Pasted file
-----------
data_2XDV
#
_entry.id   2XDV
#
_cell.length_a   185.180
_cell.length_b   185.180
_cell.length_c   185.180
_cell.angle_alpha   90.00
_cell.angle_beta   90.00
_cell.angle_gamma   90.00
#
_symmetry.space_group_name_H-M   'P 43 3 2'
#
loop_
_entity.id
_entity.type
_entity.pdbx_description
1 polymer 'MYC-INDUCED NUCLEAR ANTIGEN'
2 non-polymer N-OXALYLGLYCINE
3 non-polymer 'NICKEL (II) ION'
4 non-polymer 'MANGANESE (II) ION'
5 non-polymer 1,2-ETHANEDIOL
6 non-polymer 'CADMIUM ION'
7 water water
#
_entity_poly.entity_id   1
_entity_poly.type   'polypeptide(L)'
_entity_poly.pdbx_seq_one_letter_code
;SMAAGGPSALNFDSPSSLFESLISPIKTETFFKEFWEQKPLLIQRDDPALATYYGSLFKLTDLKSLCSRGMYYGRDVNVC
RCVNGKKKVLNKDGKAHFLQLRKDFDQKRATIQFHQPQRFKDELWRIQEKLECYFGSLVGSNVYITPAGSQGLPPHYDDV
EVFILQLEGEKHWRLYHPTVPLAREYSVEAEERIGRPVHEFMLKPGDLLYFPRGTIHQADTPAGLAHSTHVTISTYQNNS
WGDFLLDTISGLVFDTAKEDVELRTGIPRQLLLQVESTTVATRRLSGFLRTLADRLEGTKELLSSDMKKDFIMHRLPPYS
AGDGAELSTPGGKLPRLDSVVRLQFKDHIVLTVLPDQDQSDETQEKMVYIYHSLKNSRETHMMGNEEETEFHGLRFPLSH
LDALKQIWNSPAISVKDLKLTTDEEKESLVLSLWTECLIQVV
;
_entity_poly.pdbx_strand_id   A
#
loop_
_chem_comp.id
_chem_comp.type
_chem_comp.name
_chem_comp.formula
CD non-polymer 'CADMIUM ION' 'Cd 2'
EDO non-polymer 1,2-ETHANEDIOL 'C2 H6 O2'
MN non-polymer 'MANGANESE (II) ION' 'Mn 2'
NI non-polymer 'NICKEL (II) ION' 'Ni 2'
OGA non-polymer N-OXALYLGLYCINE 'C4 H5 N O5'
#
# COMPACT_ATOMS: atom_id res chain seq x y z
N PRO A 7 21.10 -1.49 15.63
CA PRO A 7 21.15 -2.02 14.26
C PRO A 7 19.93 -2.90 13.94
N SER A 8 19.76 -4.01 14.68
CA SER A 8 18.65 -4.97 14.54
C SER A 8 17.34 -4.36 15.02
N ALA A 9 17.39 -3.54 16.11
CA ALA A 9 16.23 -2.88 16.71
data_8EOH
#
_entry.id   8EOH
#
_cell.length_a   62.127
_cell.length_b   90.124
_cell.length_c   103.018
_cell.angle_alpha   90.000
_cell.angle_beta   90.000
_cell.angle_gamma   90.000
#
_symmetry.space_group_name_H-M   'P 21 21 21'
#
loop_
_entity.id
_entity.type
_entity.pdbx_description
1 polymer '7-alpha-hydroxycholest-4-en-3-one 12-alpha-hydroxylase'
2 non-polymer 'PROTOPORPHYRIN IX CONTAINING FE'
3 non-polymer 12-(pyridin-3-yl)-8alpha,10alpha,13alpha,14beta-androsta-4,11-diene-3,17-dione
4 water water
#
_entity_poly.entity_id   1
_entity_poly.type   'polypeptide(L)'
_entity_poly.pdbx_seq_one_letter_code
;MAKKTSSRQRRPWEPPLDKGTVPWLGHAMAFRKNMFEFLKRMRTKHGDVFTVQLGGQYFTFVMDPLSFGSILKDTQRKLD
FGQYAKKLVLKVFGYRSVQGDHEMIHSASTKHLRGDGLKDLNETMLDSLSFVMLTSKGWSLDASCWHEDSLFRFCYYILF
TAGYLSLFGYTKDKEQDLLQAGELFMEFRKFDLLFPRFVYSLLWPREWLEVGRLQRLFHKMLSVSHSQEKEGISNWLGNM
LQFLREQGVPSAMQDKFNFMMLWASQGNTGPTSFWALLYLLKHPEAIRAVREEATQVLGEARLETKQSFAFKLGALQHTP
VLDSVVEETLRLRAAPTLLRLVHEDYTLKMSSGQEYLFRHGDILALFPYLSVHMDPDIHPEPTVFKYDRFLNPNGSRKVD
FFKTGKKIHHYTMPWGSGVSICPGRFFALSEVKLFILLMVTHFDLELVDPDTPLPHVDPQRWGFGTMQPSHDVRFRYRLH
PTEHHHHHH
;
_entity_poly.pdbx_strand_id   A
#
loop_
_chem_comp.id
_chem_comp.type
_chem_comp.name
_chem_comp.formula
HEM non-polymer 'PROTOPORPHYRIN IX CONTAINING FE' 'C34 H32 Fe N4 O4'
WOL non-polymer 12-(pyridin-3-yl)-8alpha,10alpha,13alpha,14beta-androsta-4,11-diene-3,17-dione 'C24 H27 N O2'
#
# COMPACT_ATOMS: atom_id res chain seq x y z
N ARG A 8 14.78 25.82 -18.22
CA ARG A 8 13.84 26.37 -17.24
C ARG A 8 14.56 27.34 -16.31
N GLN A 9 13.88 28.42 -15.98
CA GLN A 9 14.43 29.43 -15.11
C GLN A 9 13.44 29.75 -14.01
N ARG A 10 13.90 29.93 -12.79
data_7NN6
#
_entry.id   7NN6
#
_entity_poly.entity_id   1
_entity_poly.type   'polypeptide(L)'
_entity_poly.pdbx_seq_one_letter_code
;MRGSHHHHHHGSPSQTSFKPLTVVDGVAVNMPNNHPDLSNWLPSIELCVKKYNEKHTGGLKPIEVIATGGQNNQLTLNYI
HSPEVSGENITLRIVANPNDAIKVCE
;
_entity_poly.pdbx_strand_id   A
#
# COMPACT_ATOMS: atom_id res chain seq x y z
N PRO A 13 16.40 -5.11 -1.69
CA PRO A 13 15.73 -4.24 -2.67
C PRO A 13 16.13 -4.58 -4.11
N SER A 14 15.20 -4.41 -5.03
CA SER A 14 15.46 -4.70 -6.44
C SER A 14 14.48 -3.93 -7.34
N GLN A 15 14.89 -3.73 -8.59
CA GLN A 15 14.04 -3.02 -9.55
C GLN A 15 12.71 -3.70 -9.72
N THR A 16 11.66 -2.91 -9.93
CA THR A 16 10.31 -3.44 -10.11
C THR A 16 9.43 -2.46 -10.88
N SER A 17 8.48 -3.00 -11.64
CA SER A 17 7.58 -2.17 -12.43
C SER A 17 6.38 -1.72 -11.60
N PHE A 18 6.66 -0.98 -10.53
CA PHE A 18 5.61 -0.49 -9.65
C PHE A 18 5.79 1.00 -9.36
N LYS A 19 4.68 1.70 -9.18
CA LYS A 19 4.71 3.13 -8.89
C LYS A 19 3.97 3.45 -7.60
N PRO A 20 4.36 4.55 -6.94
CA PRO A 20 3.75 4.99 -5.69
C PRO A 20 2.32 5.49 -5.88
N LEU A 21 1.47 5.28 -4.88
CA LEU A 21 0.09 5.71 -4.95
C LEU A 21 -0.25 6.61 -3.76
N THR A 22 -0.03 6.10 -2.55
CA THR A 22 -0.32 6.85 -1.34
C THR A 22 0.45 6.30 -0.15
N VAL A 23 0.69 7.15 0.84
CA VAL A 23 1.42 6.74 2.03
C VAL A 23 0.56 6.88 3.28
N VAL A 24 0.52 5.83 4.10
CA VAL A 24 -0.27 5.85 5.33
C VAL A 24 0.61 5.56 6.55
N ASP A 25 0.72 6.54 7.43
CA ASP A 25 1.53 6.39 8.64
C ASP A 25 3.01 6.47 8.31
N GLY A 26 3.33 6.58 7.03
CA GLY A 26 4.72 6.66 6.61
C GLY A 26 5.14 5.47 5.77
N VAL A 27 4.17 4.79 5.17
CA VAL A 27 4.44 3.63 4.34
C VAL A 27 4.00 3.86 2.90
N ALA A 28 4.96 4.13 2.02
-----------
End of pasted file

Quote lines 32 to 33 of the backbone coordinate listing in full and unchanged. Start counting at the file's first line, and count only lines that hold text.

WGDFLLDTISGLVFDTAKEDVELRTGIPRQLLLQVESTTVATRRLSGFLRTLADRLEGTKELLSSDMKKDFIMHRLPPYS
AGDGAELSTPGGKLPRLDSVVRLQFKDHIVLTVLPDQDQSDETQEKMVYIYHSLKNSRETHMMGNEEETEFHGLRFPLSH